SmartNewHomes.com reveals house price rise

Amanda Jarvis

March 23, 2006

The average price of a new home in the UK increased by 1.5% last month to £259,900; 0.4% higher than at the same time last year and the first positive annual price growth for almost a year, according to the latest monthly report from SmartNewHomes.com.

The report also records how much homebuyers indicate they are willing to pay for a new home, and reveals that this ‘demand’ price is at its highest level ever having increased 5.4% over the last year and 3.9% over the last month. This significant return of consumer confidence provides further evidence that the current recovery in the market is sustainable and will result in further growth later in the year.

Mixed fortunes for regions
Across the UK, average prices have fluctuated over the last year. New homes prices have risen the most in Scotland, Wales, East Anglia and the West Midlands, with significant annual increases of up to 14%, whilst the top priced regions of London, the South East and the South West have experienced a slight decrease in prices over the last few months compared to the strong rises seen in these areas in previous years. The lowest priced regions (Yorkshire & Humberside, East Midlands, North, North West) have seen prices remain broadly stable, despite being the areas most widely tipped by property commentators as the potential ‘hotspots’ for this year.

The rise and rise of the smaller home?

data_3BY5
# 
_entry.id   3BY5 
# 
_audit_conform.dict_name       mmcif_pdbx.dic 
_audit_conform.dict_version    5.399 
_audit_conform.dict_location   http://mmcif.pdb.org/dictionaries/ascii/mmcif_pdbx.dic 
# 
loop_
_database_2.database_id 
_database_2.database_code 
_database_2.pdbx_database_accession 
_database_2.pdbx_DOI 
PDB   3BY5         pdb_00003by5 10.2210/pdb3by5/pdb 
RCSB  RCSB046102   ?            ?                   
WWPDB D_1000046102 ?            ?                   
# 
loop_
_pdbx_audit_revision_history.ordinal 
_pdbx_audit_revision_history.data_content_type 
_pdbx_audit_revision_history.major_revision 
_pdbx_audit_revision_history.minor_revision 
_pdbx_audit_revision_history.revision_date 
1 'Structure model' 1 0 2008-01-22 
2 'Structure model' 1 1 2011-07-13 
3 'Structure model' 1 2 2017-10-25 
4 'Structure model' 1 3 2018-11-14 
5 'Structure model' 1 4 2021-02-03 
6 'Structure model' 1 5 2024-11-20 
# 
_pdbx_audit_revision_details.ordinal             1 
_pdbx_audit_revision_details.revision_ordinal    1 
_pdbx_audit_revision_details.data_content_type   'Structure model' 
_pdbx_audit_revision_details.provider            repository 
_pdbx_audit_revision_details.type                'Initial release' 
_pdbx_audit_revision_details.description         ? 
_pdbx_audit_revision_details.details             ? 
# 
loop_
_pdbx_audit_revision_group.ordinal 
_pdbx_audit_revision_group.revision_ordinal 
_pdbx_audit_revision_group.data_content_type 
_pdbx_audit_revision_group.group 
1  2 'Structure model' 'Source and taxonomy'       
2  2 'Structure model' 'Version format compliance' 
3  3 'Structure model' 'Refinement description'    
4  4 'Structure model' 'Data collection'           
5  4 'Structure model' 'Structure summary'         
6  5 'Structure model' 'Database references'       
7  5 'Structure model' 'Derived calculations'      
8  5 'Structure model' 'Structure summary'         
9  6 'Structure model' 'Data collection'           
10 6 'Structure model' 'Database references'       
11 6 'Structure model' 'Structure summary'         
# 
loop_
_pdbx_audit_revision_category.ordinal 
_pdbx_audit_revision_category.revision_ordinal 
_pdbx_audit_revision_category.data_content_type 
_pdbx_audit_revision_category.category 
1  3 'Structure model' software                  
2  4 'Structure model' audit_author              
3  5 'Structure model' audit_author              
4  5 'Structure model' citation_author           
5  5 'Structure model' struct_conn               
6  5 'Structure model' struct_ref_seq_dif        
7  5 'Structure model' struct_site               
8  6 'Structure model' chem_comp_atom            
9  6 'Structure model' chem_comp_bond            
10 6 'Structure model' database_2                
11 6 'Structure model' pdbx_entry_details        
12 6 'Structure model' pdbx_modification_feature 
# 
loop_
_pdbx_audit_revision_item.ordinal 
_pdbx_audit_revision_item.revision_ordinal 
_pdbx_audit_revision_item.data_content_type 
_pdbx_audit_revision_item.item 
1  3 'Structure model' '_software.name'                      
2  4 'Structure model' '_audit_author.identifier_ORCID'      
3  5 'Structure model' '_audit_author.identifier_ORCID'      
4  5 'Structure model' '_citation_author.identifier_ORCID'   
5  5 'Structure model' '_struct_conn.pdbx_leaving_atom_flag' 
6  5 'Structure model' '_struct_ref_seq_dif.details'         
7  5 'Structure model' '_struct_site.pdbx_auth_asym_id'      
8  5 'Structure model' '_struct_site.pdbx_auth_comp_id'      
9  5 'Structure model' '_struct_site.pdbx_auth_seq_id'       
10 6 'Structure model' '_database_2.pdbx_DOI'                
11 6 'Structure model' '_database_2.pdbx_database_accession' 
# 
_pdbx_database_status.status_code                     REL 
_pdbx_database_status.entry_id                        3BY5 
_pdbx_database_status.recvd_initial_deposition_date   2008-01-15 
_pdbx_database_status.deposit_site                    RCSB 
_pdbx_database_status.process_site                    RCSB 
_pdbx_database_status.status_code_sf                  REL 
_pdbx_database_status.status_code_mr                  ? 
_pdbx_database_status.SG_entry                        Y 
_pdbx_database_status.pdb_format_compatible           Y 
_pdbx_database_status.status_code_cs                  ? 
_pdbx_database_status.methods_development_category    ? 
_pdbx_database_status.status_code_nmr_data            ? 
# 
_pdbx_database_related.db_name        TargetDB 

The proportion of detached new homes fell to its lowest ever level last month, making up just over a quarter (27.2%) of all the new homes for sale whilst the relative quantity of apartments was 56.7%. The dramatic shift in building patterns over the last two years reflects increasing Government pressure on housebuilders to construct smaller, denser units and an increase in urban regeneration and city centre developments.

David Bexon, Managing Director of SmartNewHomes.com, comments: “This month’s report is the most positive we have seen for a long time with all indicators signifying a substantial upturn in the market. The considerable increase in consumer confidence is the most encouraging indicator that the market is returning to sustainable realistic growth and, if seasonal price fluctuations follow, then average prices could potentially rise by up to another 5% by the autumn.”

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